Monday, October 11, 2010

Fight the stereotype

There’s this stereotype that artistic people are “scatterbrained”.  They’re wild and chaotic—like children running around in a zoo—and all this frenetic energy is part of their brilliance.  They create by inspiration, not by planning. 

Only thing is, that’s a myth. It makes for a good story, sure, but it’s not the whole story.

We artists secretly embrace this stereotype when it suits us, don’t we?  We love to create mystique, that we’re tossed by the waves of inspiration and our minds and souls can’t deal with menial tasks.  We say things like:

I’m an artist, I can’t be bothered with contracts”
“I don’t know anything about PR.”
 “I’m not good at grant-writing—my work can’t be neatly summarized”
“I can’t be bothered with contracts.”
“I can’t do my taxes—I’m an artist not a mathematician.

Even artists have to write rent checks.  And we have to balance our budgets, whether for our personal life or artistic visions.  Part of living as an artist is an ability to embrace all the little things in life as well as the existential things, even if they’re not fun.

Over the years I’ve gotten much better at planning and organizing my work.  It’s not fun to write a play and not get it produced.  It’s no longer romantic to not get cast in a play because I’m trying out for the wrong parts.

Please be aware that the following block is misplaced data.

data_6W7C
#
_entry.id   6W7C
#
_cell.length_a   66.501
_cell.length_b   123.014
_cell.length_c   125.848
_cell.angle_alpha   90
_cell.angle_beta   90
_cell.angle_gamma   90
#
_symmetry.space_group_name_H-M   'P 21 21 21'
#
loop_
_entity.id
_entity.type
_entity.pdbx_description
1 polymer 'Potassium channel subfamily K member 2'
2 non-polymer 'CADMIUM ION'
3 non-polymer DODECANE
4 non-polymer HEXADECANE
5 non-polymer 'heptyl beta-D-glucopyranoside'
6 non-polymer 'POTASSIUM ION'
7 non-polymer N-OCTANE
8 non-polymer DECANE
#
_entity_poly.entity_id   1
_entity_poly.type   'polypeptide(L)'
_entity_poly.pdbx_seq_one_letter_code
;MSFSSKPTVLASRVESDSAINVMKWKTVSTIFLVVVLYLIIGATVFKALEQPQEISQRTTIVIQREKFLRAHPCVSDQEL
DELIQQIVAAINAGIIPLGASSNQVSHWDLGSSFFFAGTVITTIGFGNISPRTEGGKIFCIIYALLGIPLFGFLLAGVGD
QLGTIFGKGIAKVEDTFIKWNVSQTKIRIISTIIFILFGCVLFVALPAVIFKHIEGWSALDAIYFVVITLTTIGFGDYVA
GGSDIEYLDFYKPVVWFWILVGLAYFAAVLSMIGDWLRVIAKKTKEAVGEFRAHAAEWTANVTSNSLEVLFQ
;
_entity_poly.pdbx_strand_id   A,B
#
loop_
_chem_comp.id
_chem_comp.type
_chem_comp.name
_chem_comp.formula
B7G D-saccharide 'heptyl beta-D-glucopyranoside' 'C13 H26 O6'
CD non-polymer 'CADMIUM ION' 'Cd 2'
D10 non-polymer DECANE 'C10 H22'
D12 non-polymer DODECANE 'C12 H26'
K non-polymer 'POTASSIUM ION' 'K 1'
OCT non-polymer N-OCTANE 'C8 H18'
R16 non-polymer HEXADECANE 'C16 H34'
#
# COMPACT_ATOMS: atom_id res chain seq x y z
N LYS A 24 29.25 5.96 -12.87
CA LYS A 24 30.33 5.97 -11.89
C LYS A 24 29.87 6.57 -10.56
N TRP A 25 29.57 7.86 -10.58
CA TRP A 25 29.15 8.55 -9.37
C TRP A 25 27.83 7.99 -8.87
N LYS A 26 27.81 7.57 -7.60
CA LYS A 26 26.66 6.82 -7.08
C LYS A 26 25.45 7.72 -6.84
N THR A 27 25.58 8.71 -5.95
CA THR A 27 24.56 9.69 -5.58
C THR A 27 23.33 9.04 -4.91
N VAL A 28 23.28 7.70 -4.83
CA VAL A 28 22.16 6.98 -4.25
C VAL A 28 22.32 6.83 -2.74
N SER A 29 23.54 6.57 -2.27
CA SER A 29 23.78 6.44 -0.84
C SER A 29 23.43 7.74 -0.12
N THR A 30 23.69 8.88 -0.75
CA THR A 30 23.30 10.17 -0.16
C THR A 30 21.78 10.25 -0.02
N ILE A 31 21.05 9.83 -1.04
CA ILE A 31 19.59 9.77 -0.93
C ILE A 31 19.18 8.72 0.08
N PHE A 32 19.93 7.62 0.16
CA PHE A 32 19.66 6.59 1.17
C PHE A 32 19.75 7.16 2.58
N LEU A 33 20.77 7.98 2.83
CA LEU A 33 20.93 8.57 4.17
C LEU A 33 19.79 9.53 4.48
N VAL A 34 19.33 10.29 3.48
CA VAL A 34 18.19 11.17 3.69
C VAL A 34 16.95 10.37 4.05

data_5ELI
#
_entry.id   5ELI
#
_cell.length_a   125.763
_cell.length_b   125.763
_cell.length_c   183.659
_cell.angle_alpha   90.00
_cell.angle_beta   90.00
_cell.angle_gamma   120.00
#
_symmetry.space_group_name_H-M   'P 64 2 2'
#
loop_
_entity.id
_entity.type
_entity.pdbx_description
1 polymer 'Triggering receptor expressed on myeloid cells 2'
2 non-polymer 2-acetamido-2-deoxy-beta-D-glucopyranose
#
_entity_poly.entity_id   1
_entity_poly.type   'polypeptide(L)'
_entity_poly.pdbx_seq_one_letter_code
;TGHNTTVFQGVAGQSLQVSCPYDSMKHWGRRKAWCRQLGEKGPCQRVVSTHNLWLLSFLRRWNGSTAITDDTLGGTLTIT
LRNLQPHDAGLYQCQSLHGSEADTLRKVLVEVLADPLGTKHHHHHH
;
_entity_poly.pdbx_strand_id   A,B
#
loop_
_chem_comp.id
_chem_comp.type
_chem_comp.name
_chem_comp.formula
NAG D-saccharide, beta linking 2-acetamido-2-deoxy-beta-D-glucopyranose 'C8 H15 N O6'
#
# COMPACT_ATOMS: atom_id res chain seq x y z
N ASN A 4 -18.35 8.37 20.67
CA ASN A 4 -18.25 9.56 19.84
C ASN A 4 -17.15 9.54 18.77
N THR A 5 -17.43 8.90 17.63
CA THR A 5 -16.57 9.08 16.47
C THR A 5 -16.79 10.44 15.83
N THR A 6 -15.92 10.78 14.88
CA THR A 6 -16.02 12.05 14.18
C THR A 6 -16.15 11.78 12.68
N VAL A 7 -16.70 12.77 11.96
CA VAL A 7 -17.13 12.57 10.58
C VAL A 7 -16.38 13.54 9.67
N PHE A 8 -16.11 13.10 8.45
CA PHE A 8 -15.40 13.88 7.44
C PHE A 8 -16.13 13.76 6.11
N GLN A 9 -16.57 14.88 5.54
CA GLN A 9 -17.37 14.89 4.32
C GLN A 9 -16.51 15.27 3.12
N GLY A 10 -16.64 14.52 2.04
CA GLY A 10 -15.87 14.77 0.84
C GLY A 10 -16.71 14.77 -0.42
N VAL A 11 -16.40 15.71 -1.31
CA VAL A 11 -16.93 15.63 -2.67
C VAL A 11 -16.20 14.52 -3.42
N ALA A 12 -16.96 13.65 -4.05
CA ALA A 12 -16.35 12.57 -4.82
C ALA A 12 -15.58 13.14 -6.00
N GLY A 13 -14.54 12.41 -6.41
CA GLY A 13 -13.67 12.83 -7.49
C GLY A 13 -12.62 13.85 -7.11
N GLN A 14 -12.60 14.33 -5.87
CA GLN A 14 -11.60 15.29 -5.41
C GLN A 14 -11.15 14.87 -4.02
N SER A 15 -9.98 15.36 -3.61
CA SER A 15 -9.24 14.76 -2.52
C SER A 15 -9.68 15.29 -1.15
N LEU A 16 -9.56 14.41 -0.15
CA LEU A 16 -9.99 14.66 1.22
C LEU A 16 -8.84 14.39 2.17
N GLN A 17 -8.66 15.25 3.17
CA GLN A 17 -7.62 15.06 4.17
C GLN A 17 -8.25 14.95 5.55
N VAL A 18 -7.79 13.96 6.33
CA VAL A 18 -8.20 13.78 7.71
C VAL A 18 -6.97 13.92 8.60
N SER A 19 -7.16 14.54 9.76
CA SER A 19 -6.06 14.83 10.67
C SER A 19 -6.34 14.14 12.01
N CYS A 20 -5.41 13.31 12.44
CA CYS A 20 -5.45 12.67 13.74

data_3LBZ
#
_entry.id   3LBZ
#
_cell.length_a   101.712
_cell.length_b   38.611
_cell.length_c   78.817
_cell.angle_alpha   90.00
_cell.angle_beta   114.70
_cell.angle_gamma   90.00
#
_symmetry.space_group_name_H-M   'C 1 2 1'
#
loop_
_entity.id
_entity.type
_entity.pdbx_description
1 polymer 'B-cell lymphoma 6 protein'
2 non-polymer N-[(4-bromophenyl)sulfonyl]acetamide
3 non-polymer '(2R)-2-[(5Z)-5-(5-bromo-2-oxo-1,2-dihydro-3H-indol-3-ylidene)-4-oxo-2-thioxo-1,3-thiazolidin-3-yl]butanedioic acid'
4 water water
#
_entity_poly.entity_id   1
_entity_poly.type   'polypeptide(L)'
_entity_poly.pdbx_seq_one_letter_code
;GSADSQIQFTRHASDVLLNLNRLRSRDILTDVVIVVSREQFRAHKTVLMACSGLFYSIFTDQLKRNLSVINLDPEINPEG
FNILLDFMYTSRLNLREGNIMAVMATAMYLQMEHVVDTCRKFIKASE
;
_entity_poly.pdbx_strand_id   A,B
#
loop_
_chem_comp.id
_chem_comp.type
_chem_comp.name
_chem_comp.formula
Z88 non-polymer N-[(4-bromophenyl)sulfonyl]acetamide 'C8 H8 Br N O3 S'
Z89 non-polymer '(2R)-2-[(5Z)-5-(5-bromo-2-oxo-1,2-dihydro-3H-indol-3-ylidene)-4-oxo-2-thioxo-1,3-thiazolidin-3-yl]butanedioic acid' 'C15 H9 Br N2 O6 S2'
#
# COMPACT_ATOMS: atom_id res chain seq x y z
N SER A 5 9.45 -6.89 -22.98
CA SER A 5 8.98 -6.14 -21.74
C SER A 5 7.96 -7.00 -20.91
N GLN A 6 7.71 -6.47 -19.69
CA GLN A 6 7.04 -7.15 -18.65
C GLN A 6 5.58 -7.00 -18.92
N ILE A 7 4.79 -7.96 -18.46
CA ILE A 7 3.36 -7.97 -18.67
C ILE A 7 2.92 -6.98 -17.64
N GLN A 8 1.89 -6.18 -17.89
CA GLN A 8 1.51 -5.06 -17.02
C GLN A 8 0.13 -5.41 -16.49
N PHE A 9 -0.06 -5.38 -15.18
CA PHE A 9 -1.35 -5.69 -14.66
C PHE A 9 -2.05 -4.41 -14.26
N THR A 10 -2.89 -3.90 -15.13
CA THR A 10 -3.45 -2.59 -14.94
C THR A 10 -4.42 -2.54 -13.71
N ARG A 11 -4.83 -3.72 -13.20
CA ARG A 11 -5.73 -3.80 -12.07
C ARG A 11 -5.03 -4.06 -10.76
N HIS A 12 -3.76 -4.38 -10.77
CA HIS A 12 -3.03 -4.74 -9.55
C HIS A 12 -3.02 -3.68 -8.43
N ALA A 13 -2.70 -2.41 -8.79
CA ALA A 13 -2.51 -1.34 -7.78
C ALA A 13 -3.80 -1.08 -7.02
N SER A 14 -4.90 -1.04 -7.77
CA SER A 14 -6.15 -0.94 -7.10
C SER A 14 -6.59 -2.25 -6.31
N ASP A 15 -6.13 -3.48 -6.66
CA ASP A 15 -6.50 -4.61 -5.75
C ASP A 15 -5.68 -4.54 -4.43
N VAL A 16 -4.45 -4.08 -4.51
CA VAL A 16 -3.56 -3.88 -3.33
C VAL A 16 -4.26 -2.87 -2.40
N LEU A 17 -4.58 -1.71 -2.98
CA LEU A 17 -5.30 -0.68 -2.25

I don’t find planning and organizing to be limiting.  I find it empowering.  Setting specific and measurable goals and then attaining them gives me focus.  Not all goals are possible, but it gives me an idea of what I’ve accomplished, or will accomplish, and how I’m doing in my own eyes (instead of playing the game of measuring myself with others, which is a dangerous trap we artists play).

When you find yourself uttering words like, “I’m an artist, I don’t…”, stop and think about it. What if you tried, anyway?  You might find you can write a grant proposal and get financial support for a project.  You might make a goal to work with a specific company and plan some steps to accomplish that.  Once you connect the dots to how your productivity can make you do more or better art, it becomes easier to do those organizational things.  And then it becomes a habit.

The truly successful artists are driven and ambitious.  They have a vision of the world and plan how to make that vision reality. There’s a lot of organization going on, in the process of making art, as well as behind the scenes.  We may not always see it, but it’s there. 

It’s just too bad that’s not as good a story as the scatterbrained artist who can float on talent and brilliance without any real grunt work.

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